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Who stood out during the Broncos' offseason work?


ENGLEWOOD, Colo. -- The offseason is a time for optimism, and the Broncos emerged from OTAs and minicamp feeling well about their progress and the potential for schematic changes to alter the team's fortunes after consecutive losing seasons.

But as usual, a few players stood out from the work. Here are 10 players whose performance kept earning stars in my notebook from the five practices media was able to witness at UCHealth Training Center over the last four weeks:


A season in the ill-fated Alliance of American Football left him in regular-season shape for the start of OTAs, and the absence of Chris Harris Jr. until last week gave him an opportunity to work on the first team in sub packages. Bausby capitalized, building off his prior experience in Head Coach Vic Fangio's scheme with the Bears and the ballhawking potential he displayed in the AAF.

The competition between Bausby and Isaac Yiadom for the No. 4 cornerback spot will be one worth monitoring at training camp -- especially because there could be times when Kareem Jackson works at safety, leaving one of them as the No. 3 cornerback behind Harris and Bryce Callahan.


It should come as no surprise that Chubb and Von Miller represented the biggest problems for the offense as it attempted to find its footing in Offensive Coordinator Rich Scangarello's scheme.

At times it was difficult to separate one pass rusher from the other in terms of how often each generated pressure on Joe Flacco. Chubb was particularly effective at complementing his work past the outside shoulder of the tackle or tight end with an effective interior surge up the B-gap past the tackle's inside shoulder.


It's all about leadership and decision-making for the Broncos' new starting quarterback. Hordes of teammates praised the former, and his work during OTAs and minicamp displayed the latter.

Flacco's ability to stretch defenses vertically is well-known, and he continued to utilize the deep pass as a key component of his arsenal. But with Chubb and Miller bearing down on him and Fangio and Defensive Coordinator Ed Donatell dialing up pressure from all levels of the defense, Flacco did well at identifying the spots vacated by pressure, allowing him to keep the offense going with short-to-intermediate passes.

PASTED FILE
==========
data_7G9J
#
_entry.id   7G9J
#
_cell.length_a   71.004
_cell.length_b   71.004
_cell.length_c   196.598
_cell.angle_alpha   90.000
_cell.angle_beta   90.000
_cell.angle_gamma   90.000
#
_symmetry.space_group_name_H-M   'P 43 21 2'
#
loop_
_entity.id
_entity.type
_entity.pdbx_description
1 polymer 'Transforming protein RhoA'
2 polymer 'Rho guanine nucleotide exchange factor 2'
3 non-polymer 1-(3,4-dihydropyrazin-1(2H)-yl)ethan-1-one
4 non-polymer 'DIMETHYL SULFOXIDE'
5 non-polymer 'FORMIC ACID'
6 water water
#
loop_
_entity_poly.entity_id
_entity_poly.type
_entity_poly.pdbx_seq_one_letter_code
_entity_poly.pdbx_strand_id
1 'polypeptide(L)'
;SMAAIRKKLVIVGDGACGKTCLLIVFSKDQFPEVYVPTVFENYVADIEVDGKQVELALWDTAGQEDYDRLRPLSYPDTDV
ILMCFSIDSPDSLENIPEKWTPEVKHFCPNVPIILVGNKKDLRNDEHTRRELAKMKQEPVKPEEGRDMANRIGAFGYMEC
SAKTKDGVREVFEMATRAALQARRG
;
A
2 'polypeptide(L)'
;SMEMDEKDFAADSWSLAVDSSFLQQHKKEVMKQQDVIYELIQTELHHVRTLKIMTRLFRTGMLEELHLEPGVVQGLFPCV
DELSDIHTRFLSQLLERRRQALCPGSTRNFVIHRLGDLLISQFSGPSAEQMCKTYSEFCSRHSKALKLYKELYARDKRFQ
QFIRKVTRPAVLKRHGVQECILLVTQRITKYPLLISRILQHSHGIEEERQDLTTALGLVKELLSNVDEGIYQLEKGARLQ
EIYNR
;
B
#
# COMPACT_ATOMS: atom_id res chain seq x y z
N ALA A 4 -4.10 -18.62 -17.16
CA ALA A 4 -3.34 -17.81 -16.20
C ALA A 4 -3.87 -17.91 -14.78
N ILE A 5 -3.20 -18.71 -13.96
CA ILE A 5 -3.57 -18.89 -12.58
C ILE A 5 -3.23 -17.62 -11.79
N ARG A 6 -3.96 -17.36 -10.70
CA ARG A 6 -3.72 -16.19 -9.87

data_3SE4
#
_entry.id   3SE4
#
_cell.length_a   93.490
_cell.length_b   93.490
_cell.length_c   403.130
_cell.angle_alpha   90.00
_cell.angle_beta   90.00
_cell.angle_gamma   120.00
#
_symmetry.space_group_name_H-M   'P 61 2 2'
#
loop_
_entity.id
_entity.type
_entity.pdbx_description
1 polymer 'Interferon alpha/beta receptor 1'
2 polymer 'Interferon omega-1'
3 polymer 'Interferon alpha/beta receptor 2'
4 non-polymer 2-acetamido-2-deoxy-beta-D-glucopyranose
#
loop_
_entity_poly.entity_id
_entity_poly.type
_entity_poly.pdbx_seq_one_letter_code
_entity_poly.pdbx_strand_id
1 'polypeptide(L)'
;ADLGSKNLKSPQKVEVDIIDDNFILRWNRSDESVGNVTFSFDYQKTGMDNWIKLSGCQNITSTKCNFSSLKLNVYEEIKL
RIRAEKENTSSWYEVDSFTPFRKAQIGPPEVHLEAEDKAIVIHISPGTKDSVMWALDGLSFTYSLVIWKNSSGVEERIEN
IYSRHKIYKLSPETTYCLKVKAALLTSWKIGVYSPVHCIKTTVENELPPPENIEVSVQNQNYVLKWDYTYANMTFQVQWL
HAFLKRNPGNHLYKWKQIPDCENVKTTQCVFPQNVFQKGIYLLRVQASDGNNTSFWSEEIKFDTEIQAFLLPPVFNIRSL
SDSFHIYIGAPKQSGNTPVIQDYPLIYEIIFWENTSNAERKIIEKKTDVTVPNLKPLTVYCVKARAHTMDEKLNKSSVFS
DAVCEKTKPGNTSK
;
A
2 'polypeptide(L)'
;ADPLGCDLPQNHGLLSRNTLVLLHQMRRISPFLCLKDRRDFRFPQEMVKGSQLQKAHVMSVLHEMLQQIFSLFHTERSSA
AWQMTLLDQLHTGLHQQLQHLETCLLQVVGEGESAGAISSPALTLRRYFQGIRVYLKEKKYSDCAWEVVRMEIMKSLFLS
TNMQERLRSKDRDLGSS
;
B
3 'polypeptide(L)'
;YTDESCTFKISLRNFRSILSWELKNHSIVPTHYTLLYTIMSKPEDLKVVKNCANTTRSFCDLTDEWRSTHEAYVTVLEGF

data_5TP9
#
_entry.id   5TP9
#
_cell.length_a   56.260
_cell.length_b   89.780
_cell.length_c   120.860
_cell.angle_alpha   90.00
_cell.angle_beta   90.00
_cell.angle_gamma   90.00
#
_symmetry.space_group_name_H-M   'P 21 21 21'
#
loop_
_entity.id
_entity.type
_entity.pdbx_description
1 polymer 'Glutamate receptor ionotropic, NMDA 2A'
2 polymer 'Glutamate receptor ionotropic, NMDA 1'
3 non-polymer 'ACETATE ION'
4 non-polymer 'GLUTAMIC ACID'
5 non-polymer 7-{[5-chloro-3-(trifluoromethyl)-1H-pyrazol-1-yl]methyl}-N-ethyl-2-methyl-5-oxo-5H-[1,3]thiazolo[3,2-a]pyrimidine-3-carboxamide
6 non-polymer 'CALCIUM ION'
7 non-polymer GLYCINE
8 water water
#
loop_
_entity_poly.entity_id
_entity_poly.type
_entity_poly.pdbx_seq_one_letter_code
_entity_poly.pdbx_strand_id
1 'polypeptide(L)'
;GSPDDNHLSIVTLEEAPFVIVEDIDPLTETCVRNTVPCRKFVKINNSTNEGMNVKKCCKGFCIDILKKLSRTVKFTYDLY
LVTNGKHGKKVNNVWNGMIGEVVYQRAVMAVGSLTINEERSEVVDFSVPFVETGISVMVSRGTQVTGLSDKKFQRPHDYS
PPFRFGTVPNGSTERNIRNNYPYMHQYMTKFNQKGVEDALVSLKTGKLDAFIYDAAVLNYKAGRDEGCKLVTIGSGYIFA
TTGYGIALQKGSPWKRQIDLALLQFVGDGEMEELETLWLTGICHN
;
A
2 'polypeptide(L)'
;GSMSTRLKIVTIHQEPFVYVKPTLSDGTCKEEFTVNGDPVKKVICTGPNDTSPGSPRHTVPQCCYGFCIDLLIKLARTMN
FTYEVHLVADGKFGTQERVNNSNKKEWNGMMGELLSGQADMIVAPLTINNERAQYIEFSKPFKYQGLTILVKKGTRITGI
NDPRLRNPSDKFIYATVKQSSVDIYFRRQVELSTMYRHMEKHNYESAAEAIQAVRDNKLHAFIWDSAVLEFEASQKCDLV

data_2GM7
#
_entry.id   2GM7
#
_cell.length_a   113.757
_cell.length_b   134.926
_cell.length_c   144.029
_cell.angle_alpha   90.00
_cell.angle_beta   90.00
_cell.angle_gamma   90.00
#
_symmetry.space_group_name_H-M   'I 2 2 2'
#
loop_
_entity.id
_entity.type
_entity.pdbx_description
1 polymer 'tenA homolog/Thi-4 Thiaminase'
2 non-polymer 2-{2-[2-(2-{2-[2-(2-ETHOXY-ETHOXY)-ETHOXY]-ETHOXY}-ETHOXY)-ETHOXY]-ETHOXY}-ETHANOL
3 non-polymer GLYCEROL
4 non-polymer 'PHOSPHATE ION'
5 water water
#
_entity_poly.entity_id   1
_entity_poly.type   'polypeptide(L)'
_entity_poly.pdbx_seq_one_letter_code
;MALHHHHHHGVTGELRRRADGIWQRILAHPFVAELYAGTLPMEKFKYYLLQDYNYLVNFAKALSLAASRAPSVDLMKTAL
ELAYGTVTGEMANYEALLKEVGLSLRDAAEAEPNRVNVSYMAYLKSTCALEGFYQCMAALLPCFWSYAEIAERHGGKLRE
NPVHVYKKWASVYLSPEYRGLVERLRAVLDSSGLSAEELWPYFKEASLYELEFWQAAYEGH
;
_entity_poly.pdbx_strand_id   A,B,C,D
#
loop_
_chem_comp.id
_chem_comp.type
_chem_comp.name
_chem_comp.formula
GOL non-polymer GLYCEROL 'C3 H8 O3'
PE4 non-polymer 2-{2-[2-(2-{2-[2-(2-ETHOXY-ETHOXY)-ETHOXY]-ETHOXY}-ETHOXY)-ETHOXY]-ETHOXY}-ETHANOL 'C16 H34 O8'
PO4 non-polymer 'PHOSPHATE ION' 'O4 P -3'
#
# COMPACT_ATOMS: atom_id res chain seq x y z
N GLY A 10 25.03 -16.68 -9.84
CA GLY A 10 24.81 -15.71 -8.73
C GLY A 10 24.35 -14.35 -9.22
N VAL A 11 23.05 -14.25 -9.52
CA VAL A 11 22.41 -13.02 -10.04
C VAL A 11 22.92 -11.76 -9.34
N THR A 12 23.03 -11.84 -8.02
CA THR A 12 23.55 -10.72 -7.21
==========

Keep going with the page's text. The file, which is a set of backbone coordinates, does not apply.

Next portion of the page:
Running back Devontae Booker, fullback Andy Janovich and tight ends Troy Fumagalli, Noah Fant and Jeff Heuerman were all beneficiaries of Flacco's quick decisions.


With Phillip Lindsay completing his recovery from offseason wrist surgery, Royce Freeman and Devontae Booker both saw extensive work with the first-team offense. Booker was particularly effective catching passes out of the backfield, which has been his strength over the last three seasons.

But Freeman looked like he could be capable of carrying the load for extensive stretches, having put an injury-derailed rookie season behind him.

What was especially impressive was Freeman's ability to generate extra yardage via sharp cutbacks in the backfield. To find success in any iteration of this scheme -- going back to the 1990s 49ers, where Mike Shanahan built on the Bill Walsh concepts before carrying them to Denver in 1995 -- the running back must be able to make quick, decisive cuts to capitalize on defenders being drawn out of position as they follow the initial flow of the play.


A leaping touchdown grab during a red-zone period in the third week of OTAs provided a signature moment for Fort, whose play is part of how the tight-end group has turned into one of the deepest on the roster.

Fort, Bug Howard and first-round pick Noah Fant made catches all over the field during their first Broncos offseason. While Fant looks primed to have a significant role, particularly as a red-zone and third-down target, Fort could work his way into a practice-squad spot -- or perhaps more -- if he continues to maximize his opportunities.